By Budd Bailey, Buffalo Sports Page Columnist

It’s a little early – 45 games into an 82-game season – to think too much about the playoff race. But this might be a time to take a quick peak at the standings.

It wasn’t that long ago that the Sabres were in first place in the overall NHL point race. But the situation has changed quite a bit since then. In fact, Buffalo technically fell into ninth place in the East with a 5-3 loss in the KeyBank Center on Saturday night. The Sabres and Islanders both have 52 points, and they were both passed when the Canadiens beat Colorado to move into seventh. New York has one more win than Buffalo. Thinking about tiebreakers now is a little silly, but still, it’s not easy to be looking up at eight teams after all that’s happened to the Sabres already this season.

“Sure there’s frustration,” Sam Reinhart said. “There’s no time to dwell on it. We are right there, right in the hunt. That were we wanted to be at the start of the year. We want to embrace that challenge. We have to get back to winning points more consistently.”

The Sabres were 20-9-5 after a road win in Boston on Dec. 16. Since then, the team is 3-7-1 to fall to 23-16-6. That means Buffalo only has one more win than loss this season – and remember that the season includes a 10-game winning streak in November.

“We’ve got to go back to work,” coach Phil Housley said. “We have to fight and claw away. Nothing is going to be easy. It will take every shift and every game. If we play 60 minutes, we’ll get on the right side of it.”

If the Sabres were looking to right the ship on Saturday night, and obviously they were, they picked the wrong opponent. Tampa Bay came into the game as the hottest team in the league, having gone 17-1-1 in their previous 19 games. Just to make it tougher, Tampa Bay had Friday night off while the Sabres were losing in Carolina.

Competitive contest

The Lightning made it 18-1-1, but it wasn’t easy as the Sabres put up a good fight. Buffalo gave up the first goal in the first minute of the game, but put up two to take the lead after 20 minutes.

The Lightning evened the score in the second, but Buffalo regained the lead on a nifty play from Jason Pominville to Marco Scandella with about 14 minutes left. Could the Sabres make that hold up? Not even close. Buffalo’s lead lasted 23 seconds after what Housley called “a big mistake” that led to a goal by Nikita Kucherov, the NHL’s top scorer.

Then came the game-changing sequence of events later in the third period. Buffalo was on the power play when Jack Eichel was called for elbowing. It was hard to tell what exactly happened on the play; even Eichel wasn’t sure.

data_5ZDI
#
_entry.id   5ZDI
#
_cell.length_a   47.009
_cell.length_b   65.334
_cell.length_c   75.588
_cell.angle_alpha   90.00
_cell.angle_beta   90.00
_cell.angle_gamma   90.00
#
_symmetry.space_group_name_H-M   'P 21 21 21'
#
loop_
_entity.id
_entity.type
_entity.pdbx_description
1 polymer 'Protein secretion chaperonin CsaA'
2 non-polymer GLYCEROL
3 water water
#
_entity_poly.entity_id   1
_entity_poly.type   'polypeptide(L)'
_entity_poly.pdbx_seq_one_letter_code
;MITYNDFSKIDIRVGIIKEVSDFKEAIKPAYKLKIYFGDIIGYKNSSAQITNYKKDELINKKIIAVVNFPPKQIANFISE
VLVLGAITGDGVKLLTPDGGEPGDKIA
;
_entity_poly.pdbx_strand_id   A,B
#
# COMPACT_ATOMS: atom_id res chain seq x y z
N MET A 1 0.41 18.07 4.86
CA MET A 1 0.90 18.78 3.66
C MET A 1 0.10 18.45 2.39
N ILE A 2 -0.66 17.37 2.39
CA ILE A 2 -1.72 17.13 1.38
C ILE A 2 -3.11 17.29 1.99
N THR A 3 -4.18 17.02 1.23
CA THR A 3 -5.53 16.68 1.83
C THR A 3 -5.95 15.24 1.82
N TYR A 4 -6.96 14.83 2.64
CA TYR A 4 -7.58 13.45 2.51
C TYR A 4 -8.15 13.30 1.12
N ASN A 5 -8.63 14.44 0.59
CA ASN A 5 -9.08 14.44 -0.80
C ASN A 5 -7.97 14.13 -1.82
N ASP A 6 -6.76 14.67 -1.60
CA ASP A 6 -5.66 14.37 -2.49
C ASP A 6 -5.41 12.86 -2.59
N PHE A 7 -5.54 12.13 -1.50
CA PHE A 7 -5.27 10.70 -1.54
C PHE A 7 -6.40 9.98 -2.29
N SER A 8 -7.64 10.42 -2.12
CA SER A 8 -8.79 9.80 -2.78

“It’s tough. It’s such a fast game,” Eichel said. “If you look at it again, I don’t lift my arm. I don’t move my elbow. I’m just poking at the puck with my stick in trying to avoid him. Incidental contact – I don’t even know how much I clipped him. The refs, it’s tough on them too.”

The official’s call stood, of course, despite a vocal chorus of opposing opinions from the partisan onlookers in the stands. Then Steven Stamkos scored with the assists going to Kucherov and Victor Hedman, a very good trio under any circumstances. You can’t leave such skilled players in position to score in such situations.

“We made the wrong mistakes at the wrong time of the game,” Housley said. “There were some penalties going on, when it was four-on-four. They had two of their best players, and they caught a forward in a bad position on the rush. You can’t give up those opportunities to players like that.”

Ryan Callahan added a power-play goal with 1:19 left, and the fans slowly put on their winter coats and headed out into a chilly night.

One sign of progress

The Sabres have raised their game against the Lightning this season, with one win and two relatively close losses in three stars. That’s a good sign of progress, even if no one believes too much in moral victories.

“Phil has done a great job,” Lightning coach Jon Cooper said. “”With the players they have brought in, they have a good nucleus. It used to be that when you’d come to Buffalo, you thought there was a good chance to get two points. That’s not the case anymore.”

“They are a good team, so you try to elevate your game,” Zach Bogosian said about playing the Lightning. “You have to be a tight checking team against teams like that. They are going to make plays. It’s a super-high-powered offense. We did a good job of keeping them to the outside, but they made it count in the third period.”

Close calls, at least ones that don’t go into extra time, don’t help in the standings. The Sabres are about to enter a very dangerous stretch – five straight road games, including three in Western Canada before the All-Star break. The next home game isn’t until Feb. 1 against Chicago.

“I think it’s really important,” Housley said about the upcoming trip. “Every game is important. We have to recognize our mistakes and learn from them.”

(Follow Budd on Twitter @WDX2BB)

 

Budd Bailey

Budd Bailey has been involved in almost every aspect of the local sports scene for the last 40 years. He worked for WEBR Radio, the Buffalo Sabres' public relations department and The Buffalo News during that time. In that time he covered virtually every aspect of the area's sports world, from high schools to the Bills and Sabres and everything in between. Along the way, Budd served as a play-by-play announcer for the Bisons, an analyst for the Stallions, and a talk-show host. He won the National Lacrosse League's Tom Borrelli Award as the media personality of the year in 2011, and was a finalist for that same award in 2017. Budd's seventh and eighth books, one on the Transcontinental Railroad and the other about Ichiro Suzuki, are scheduled to be released in the fall.

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